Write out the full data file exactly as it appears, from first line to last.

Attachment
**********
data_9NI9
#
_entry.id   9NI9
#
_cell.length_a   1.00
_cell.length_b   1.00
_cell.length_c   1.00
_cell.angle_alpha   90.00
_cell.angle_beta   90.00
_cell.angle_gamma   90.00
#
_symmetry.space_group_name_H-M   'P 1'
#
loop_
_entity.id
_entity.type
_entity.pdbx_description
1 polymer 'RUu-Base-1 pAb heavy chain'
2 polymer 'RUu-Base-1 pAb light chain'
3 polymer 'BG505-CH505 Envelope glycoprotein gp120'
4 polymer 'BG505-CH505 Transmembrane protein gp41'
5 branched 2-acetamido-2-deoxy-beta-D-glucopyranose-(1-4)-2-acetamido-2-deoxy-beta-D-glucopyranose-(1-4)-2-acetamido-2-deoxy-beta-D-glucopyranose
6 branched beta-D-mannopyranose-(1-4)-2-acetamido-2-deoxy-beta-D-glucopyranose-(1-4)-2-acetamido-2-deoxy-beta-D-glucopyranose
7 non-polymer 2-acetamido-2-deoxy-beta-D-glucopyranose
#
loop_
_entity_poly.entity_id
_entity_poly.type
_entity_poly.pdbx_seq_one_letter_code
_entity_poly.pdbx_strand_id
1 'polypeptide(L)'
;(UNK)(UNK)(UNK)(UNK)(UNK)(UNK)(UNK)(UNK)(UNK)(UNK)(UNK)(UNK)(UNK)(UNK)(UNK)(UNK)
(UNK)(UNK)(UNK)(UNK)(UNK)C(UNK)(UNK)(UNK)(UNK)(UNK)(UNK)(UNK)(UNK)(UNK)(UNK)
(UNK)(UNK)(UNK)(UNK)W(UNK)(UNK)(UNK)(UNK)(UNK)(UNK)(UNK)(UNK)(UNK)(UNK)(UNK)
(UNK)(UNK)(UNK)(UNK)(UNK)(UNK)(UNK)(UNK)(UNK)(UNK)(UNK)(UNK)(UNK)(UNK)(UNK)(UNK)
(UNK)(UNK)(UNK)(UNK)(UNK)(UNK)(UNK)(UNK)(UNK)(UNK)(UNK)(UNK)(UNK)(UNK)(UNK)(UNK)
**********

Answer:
data_9NI9
#
_entry.id   9NI9
#
_cell.length_a   1.00
_cell.length_b   1.00
_cell.length_c   1.00
_cell.angle_alpha   90.00
_cell.angle_beta   90.00
_cell.angle_gamma   90.00
#
_symmetry.space_group_name_H-M   'P 1'
#
loop_
_entity.id
_entity.type
_entity.pdbx_description
1 polymer 'RUu-Base-1 pAb heavy chain'
2 polymer 'RUu-Base-1 pAb light chain'
3 polymer 'BG505-CH505 Envelope glycoprotein gp120'
4 polymer 'BG505-CH505 Transmembrane protein gp41'
5 branched 2-acetamido-2-deoxy-beta-D-glucopyranose-(1-4)-2-acetamido-2-deoxy-beta-D-glucopyranose-(1-4)-2-acetamido-2-deoxy-beta-D-glucopyranose
6 branched beta-D-mannopyranose-(1-4)-2-acetamido-2-deoxy-beta-D-glucopyranose-(1-4)-2-acetamido-2-deoxy-beta-D-glucopyranose
7 non-polymer 2-acetamido-2-deoxy-beta-D-glucopyranose
#
loop_
_entity_poly.entity_id
_entity_poly.type
_entity_poly.pdbx_seq_one_letter_code
_entity_poly.pdbx_strand_id
1 'polypeptide(L)'
;(UNK)(UNK)(UNK)(UNK)(UNK)(UNK)(UNK)(UNK)(UNK)(UNK)(UNK)(UNK)(UNK)(UNK)(UNK)(UNK)
(UNK)(UNK)(UNK)(UNK)(UNK)C(UNK)(UNK)(UNK)(UNK)(UNK)(UNK)(UNK)(UNK)(UNK)(UNK)
(UNK)(UNK)(UNK)(UNK)W(UNK)(UNK)(UNK)(UNK)(UNK)(UNK)(UNK)(UNK)(UNK)(UNK)(UNK)
(UNK)(UNK)(UNK)(UNK)(UNK)(UNK)(UNK)(UNK)(UNK)(UNK)(UNK)(UNK)(UNK)(UNK)(UNK)(UNK)
(UNK)(UNK)(UNK)(UNK)(UNK)(UNK)(UNK)(UNK)(UNK)(UNK)(UNK)(UNK)(UNK)(UNK)(UNK)(UNK)